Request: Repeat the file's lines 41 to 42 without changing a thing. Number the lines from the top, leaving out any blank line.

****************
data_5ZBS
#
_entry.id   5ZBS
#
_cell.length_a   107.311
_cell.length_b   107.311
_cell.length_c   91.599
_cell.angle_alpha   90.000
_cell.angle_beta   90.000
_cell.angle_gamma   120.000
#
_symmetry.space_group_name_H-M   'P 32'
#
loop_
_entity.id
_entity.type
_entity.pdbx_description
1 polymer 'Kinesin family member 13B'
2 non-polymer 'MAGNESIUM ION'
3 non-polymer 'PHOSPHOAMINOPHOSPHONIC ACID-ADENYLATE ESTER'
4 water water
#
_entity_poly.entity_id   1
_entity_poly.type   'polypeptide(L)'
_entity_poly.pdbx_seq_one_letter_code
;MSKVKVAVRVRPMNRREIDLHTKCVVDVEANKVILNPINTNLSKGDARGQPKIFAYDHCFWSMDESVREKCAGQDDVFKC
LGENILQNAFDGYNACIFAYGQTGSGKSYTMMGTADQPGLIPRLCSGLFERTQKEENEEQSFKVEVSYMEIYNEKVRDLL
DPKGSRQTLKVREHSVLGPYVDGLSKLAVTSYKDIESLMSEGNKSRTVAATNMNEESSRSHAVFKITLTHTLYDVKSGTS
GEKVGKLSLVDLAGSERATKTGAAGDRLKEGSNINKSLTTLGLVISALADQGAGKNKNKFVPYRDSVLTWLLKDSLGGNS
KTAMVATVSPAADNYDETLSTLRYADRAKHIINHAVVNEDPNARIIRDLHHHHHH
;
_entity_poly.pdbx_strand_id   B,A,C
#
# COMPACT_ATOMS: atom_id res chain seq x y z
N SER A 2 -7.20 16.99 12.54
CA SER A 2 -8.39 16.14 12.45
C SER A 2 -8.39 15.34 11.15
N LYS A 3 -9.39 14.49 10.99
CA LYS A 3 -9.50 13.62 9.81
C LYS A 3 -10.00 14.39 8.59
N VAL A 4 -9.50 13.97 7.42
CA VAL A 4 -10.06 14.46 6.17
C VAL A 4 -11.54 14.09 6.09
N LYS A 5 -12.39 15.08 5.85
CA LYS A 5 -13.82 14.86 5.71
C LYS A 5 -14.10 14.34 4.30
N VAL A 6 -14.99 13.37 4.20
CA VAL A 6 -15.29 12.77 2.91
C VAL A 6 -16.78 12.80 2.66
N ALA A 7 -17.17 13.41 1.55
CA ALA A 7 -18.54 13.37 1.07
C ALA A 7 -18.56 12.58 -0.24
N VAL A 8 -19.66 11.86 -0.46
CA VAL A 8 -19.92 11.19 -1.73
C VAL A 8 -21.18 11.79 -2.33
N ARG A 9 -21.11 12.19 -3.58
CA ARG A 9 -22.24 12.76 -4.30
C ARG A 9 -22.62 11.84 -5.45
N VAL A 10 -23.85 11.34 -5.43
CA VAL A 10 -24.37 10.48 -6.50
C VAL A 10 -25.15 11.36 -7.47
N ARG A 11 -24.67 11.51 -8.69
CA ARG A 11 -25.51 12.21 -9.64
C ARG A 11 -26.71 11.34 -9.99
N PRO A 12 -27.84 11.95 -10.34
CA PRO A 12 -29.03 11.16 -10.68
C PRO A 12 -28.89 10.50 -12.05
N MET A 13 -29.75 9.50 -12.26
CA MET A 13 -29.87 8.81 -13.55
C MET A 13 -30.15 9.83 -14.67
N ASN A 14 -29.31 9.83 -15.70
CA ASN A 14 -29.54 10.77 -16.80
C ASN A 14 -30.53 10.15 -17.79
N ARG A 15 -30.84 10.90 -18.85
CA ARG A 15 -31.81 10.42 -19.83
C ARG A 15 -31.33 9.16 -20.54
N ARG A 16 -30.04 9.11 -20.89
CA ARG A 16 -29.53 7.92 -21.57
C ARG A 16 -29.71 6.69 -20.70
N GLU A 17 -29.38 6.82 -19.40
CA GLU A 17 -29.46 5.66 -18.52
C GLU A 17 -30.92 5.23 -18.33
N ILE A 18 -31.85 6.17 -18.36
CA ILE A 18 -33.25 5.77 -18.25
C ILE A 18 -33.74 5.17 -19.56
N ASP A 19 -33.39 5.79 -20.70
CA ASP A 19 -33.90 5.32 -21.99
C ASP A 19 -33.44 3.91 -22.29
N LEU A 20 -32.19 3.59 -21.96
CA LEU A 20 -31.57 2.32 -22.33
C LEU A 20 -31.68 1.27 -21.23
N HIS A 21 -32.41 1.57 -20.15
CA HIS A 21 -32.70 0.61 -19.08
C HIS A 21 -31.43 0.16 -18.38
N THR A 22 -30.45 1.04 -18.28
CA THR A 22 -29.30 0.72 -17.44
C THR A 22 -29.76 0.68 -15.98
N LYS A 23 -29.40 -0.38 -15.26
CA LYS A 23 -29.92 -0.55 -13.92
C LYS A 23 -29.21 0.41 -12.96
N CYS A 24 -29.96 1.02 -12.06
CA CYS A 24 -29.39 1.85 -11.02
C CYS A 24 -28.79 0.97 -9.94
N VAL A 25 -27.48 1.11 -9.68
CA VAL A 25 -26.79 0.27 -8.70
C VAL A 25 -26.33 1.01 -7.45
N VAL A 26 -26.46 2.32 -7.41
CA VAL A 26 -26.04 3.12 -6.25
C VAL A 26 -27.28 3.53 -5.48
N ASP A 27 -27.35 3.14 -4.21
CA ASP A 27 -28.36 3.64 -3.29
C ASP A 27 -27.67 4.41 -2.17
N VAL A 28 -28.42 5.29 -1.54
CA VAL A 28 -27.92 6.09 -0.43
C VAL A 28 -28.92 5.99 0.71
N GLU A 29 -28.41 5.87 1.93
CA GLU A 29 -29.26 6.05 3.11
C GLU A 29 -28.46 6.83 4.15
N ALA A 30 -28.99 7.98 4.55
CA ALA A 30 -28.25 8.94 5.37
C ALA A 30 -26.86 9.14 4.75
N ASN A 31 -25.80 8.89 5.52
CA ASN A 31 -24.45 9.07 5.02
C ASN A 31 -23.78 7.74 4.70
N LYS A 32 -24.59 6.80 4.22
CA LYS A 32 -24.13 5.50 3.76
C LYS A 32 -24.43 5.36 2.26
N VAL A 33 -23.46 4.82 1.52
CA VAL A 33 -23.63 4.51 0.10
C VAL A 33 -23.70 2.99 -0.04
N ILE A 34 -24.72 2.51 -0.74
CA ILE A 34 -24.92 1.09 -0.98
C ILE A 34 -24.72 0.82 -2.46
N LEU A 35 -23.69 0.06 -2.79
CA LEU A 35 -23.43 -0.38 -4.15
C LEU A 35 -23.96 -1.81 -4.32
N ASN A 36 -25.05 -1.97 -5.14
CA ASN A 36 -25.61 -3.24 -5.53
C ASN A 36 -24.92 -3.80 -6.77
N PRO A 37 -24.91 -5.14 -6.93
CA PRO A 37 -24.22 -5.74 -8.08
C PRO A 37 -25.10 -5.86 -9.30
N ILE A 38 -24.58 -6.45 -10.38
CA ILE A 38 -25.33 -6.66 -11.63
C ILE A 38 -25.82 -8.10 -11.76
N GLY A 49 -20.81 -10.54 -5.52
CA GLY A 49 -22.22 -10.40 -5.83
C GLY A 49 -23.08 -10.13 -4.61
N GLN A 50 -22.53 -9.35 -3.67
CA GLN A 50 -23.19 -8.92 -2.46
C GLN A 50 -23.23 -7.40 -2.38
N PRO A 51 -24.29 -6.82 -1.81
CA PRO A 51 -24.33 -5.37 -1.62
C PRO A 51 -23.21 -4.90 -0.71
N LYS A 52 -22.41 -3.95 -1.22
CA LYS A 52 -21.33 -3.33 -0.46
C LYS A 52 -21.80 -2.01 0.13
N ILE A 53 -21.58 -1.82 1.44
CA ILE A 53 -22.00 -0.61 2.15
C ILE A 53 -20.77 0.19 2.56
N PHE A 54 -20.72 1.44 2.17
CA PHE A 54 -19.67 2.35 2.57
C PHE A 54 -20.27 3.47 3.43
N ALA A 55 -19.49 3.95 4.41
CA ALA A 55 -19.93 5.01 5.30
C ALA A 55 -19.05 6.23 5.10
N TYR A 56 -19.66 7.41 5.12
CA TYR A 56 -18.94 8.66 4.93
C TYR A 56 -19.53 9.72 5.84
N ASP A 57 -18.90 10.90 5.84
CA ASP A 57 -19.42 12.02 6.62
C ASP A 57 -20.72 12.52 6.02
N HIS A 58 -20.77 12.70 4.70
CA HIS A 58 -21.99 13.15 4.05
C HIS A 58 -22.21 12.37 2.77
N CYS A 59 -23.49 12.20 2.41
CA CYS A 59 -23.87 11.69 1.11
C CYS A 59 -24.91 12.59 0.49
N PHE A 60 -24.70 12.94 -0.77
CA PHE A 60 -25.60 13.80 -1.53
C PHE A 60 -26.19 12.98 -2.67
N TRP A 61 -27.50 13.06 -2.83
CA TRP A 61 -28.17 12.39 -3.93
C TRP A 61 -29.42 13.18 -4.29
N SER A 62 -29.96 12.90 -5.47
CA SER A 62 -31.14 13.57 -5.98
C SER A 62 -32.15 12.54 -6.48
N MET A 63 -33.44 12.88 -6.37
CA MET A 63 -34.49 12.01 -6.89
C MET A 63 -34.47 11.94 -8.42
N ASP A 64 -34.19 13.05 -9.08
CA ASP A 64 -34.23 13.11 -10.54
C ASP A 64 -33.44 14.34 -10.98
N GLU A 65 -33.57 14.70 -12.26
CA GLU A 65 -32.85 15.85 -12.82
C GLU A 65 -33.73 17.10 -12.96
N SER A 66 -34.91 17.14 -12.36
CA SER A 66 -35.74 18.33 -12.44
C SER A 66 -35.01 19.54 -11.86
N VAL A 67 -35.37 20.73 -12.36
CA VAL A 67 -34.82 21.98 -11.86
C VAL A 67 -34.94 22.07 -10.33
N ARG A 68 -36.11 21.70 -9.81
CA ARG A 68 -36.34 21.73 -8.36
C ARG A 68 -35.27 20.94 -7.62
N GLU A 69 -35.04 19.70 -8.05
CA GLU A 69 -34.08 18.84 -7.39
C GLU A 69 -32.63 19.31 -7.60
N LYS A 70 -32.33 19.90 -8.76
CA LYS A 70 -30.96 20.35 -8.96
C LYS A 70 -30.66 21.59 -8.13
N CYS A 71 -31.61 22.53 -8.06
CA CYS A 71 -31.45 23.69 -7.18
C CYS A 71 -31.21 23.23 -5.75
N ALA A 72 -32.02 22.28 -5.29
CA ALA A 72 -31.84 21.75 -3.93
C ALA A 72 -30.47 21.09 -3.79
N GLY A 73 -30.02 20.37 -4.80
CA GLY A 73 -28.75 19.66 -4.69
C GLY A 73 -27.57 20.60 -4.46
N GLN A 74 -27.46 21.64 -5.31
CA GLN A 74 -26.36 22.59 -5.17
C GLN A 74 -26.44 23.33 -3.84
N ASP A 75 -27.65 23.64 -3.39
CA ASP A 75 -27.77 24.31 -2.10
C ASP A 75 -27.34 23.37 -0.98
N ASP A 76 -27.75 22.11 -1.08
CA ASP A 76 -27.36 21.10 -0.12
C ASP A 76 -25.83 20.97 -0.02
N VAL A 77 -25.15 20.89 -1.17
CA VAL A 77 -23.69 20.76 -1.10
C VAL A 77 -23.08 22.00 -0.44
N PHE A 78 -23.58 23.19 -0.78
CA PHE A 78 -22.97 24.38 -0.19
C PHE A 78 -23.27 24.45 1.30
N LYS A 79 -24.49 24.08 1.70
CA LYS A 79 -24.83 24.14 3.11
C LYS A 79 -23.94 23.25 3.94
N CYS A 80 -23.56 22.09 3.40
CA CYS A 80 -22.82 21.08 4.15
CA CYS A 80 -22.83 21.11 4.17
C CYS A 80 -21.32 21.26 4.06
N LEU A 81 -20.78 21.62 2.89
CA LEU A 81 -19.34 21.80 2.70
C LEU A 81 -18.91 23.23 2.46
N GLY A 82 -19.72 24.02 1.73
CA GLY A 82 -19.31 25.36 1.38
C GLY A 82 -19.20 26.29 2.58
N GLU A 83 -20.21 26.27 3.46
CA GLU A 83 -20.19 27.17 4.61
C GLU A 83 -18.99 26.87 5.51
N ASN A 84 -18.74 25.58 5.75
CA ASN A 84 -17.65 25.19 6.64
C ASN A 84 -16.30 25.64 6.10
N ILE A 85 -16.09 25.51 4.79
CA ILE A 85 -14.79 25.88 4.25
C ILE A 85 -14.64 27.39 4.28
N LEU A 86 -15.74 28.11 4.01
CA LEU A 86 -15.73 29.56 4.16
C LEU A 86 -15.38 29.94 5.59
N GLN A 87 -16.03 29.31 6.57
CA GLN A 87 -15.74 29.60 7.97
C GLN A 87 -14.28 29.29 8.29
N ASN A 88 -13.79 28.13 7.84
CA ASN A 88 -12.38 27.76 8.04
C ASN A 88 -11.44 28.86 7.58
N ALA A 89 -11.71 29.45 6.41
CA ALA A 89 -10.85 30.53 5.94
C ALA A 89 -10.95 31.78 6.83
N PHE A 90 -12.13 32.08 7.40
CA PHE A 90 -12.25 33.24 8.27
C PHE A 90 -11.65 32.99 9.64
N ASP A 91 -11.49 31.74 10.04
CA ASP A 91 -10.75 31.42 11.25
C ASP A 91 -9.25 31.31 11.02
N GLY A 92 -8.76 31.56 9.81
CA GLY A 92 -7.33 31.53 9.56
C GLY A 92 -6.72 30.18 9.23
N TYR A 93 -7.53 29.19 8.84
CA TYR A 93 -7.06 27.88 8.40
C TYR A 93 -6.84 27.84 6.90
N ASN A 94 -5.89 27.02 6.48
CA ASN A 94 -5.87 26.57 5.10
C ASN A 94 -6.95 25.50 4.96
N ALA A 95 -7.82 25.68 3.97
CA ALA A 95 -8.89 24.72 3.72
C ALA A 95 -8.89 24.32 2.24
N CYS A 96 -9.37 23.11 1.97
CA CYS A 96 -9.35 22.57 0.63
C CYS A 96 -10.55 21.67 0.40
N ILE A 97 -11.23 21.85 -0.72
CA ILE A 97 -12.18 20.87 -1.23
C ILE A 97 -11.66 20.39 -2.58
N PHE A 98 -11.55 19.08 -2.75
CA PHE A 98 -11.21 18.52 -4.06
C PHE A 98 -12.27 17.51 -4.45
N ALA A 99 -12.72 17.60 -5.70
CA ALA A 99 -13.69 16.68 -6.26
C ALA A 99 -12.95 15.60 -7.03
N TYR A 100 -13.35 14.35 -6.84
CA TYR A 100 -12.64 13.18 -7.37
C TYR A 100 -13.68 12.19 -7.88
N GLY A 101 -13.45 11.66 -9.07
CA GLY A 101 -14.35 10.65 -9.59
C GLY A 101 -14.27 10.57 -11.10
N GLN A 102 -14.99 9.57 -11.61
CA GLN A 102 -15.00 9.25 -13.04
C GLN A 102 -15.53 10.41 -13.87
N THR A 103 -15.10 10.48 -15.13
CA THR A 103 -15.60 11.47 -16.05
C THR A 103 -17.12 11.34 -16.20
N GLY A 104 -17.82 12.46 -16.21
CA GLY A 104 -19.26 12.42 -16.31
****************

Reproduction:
N VAL A 4 -9.50 13.97 7.42
CA VAL A 4 -10.06 14.46 6.17